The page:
Book Review: The Inside Story of Vatican II
The Inside Story of Vatican II
When it comes to Vatican II, we need not indulge on the mystifying ‘spirit’ of the Council, nor even thumb through Sheed’s Is it the Same Church? To get the record straight there is nothing like the good old The Rhine Flows into the Tiber, in its new edition called The Inside Story of Vatican II. A professional historian, journalist and eye-witness, Fr. Ralph M. Wiltgen presents the modern reader with a history of that council which is at once factual, authoritative, impartial, thorough, and totally interesting.
The Inside Story describes how each of the 16 conciliar documents was painstakingly hammered out. And it brings to light how the Council’s activity was guided constantly by groups rather than by individuals. Yet key individuals were quite pivotal for writing the history of Vatican II. Cardinal Liénart, not five minutes into the first general meeting, asked to give more time to select the candidates for commissions of study, which led to a striking victory of the liberal alliance in re-directing the Council’s course.
Partisan spirit was gaining ground as things went on, and it appeared as if St. Peter’s basilica was turning into an immense pressure cooker. No one knew what stew would result from it except that things would never be the same after. Wiltgen’s original title suggests the prevailing of the group from the Rhine River countries. Said Yves Congar: “In short, the Rhine was in reality that broad current of vigorous Catholic theology and pastoral science which had got under way in the early 1950s…” What Congar celebrated indeed was what had been condemned only 15 years earlier by Humani Generis of Pius XII as the “new theology”; headed by French and German avant-garde crypto modernists.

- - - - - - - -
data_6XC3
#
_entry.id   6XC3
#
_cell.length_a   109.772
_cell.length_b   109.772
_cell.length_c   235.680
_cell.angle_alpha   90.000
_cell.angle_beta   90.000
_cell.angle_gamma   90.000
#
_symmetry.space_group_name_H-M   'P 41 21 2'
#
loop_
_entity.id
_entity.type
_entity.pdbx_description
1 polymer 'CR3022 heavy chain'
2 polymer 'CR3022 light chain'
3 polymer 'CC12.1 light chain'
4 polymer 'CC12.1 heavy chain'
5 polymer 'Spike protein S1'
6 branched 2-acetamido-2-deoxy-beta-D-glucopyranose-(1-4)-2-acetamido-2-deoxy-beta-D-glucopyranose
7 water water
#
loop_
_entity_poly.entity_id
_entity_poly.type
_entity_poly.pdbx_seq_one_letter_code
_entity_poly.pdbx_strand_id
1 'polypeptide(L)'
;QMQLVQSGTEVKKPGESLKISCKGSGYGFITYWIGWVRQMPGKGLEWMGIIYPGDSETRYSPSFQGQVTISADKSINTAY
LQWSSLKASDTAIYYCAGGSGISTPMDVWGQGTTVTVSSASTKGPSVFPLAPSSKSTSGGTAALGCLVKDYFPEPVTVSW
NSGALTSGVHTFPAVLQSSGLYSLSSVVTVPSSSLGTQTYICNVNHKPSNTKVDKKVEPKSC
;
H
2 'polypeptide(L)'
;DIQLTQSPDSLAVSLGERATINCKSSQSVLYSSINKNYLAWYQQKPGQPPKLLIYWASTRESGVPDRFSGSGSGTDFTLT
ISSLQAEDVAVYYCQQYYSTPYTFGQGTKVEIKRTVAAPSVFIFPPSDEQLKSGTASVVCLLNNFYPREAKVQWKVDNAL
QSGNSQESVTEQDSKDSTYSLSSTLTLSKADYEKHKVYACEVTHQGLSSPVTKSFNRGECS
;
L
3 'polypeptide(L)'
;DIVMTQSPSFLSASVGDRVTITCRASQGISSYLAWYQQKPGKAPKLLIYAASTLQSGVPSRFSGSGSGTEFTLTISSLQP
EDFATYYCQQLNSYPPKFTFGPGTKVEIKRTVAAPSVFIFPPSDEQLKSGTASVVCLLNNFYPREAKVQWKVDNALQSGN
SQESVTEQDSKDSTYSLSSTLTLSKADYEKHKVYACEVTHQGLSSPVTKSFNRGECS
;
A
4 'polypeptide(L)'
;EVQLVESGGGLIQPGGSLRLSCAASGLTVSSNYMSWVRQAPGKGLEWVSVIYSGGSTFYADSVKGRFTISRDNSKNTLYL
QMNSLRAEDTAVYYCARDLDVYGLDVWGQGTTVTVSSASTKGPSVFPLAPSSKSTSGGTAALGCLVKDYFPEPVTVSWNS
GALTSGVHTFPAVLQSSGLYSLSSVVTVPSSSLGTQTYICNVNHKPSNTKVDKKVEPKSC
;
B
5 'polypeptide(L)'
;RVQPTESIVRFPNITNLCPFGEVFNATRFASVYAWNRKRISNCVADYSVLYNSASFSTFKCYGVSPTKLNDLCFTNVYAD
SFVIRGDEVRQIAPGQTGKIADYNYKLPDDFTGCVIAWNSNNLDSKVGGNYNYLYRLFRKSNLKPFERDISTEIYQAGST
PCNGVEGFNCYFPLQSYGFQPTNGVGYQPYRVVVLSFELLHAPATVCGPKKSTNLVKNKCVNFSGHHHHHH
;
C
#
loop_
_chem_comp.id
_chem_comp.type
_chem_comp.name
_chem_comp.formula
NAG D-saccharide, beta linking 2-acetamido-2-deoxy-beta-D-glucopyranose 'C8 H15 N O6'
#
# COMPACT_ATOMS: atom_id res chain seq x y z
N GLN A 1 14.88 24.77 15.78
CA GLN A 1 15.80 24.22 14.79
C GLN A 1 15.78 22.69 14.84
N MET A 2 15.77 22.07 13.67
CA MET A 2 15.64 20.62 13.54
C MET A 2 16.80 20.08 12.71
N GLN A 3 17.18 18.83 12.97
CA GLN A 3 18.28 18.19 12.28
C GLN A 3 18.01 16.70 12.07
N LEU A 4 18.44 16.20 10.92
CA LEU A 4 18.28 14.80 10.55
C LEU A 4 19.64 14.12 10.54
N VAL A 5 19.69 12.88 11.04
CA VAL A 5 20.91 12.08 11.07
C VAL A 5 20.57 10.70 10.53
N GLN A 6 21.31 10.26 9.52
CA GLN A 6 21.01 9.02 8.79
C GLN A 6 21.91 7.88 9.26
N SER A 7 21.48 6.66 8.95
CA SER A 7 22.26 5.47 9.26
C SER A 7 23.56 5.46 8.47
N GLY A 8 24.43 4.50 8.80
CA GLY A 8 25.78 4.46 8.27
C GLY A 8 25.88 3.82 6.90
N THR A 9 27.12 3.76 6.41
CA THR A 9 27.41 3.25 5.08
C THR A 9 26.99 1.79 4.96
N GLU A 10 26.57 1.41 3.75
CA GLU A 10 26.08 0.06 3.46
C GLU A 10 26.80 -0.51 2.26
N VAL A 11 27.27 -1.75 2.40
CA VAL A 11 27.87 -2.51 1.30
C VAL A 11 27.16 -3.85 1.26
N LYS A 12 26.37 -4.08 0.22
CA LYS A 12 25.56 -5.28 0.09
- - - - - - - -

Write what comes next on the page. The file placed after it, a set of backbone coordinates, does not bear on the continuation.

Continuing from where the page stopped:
Those who revel in mystery novels will enjoy reading this volume, which has the breadth of an open landscape and the sharpness of the finest details on persons and events. One feels like entering the maze of in-depth theological themes, but having a sense of direction as such doctrines are incarnated in historical and personal lives. One comes across totally extravagant personages, subtle periti and veritable armies in battle alignment of conservatives vs. liberals, each vowing to die rather than surrender.
These pages were written by an outsider, simply gleaning information to feed his Council News Service, who could truly say: “What I saw and what I heard, and the facts that I ferreted out, I now pass on to you.” For those who still believe with the publisher of TAN Books that “the Holy Spirit mysteriously worked within the Council to bring about what God desired for His Church”; each of the 400 pages of facts will quickly set the record straight.
Fr. Dominique Bourmaud